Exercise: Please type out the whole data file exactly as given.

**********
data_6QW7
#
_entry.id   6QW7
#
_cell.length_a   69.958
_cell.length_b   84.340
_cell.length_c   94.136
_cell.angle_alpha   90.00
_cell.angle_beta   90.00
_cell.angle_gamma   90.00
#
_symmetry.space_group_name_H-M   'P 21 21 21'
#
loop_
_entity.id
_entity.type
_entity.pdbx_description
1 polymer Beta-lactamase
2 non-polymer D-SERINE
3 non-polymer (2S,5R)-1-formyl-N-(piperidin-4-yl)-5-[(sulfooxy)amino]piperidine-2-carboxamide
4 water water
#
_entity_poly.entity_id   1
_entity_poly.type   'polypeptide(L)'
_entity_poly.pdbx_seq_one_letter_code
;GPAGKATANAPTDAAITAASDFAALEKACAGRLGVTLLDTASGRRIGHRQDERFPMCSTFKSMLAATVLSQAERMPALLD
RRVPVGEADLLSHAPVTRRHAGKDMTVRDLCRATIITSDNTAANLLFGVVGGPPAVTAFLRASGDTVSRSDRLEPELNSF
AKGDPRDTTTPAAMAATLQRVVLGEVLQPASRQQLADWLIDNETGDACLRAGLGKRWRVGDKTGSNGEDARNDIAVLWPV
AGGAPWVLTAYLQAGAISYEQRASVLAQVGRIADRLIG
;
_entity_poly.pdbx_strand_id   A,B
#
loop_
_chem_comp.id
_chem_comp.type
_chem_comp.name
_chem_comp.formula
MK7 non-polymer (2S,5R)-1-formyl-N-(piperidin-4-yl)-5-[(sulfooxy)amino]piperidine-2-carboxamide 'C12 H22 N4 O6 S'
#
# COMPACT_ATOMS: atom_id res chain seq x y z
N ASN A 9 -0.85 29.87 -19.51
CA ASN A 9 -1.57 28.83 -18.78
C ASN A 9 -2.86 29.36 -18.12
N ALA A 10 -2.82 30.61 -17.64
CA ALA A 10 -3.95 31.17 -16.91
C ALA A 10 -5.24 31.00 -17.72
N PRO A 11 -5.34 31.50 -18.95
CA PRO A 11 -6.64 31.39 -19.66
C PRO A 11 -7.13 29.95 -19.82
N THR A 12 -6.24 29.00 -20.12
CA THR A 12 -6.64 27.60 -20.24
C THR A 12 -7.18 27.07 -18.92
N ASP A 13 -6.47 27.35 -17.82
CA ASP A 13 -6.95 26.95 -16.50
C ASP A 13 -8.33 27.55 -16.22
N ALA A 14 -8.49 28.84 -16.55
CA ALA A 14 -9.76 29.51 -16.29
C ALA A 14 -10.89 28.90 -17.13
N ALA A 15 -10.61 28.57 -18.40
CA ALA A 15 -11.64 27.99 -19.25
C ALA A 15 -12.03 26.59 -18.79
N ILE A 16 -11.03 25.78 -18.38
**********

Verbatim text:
data_6QW7
#
_entry.id   6QW7
#
_cell.length_a   69.958
_cell.length_b   84.340
_cell.length_c   94.136
_cell.angle_alpha   90.00
_cell.angle_beta   90.00
_cell.angle_gamma   90.00
#
_symmetry.space_group_name_H-M   'P 21 21 21'
#
loop_
_entity.id
_entity.type
_entity.pdbx_description
1 polymer Beta-lactamase
2 non-polymer D-SERINE
3 non-polymer (2S,5R)-1-formyl-N-(piperidin-4-yl)-5-[(sulfooxy)amino]piperidine-2-carboxamide
4 water water
#
_entity_poly.entity_id   1
_entity_poly.type   'polypeptide(L)'
_entity_poly.pdbx_seq_one_letter_code
;GPAGKATANAPTDAAITAASDFAALEKACAGRLGVTLLDTASGRRIGHRQDERFPMCSTFKSMLAATVLSQAERMPALLD
RRVPVGEADLLSHAPVTRRHAGKDMTVRDLCRATIITSDNTAANLLFGVVGGPPAVTAFLRASGDTVSRSDRLEPELNSF
AKGDPRDTTTPAAMAATLQRVVLGEVLQPASRQQLADWLIDNETGDACLRAGLGKRWRVGDKTGSNGEDARNDIAVLWPV
AGGAPWVLTAYLQAGAISYEQRASVLAQVGRIADRLIG
;
_entity_poly.pdbx_strand_id   A,B
#
loop_
_chem_comp.id
_chem_comp.type
_chem_comp.name
_chem_comp.formula
MK7 non-polymer (2S,5R)-1-formyl-N-(piperidin-4-yl)-5-[(sulfooxy)amino]piperidine-2-carboxamide 'C12 H22 N4 O6 S'
#
# COMPACT_ATOMS: atom_id res chain seq x y z
N ASN A 9 -0.85 29.87 -19.51
CA ASN A 9 -1.57 28.83 -18.78
C ASN A 9 -2.86 29.36 -18.12
N ALA A 10 -2.82 30.61 -17.64
CA ALA A 10 -3.95 31.17 -16.91
C ALA A 10 -5.24 31.00 -17.72
N PRO A 11 -5.34 31.50 -18.95
CA PRO A 11 -6.64 31.39 -19.66
C PRO A 11 -7.13 29.95 -19.82
N THR A 12 -6.24 29.00 -20.12
CA THR A 12 -6.64 27.60 -20.24
C THR A 12 -7.18 27.07 -18.92
N ASP A 13 -6.47 27.35 -17.82
CA ASP A 13 -6.95 26.95 -16.50
C ASP A 13 -8.33 27.55 -16.22
N ALA A 14 -8.49 28.84 -16.55
CA ALA A 14 -9.76 29.51 -16.29
C ALA A 14 -10.89 28.90 -17.13
N ALA A 15 -10.61 28.57 -18.40
CA ALA A 15 -11.64 27.99 -19.25
C ALA A 15 -12.03 26.59 -18.79
N ILE A 16 -11.03 25.78 -18.38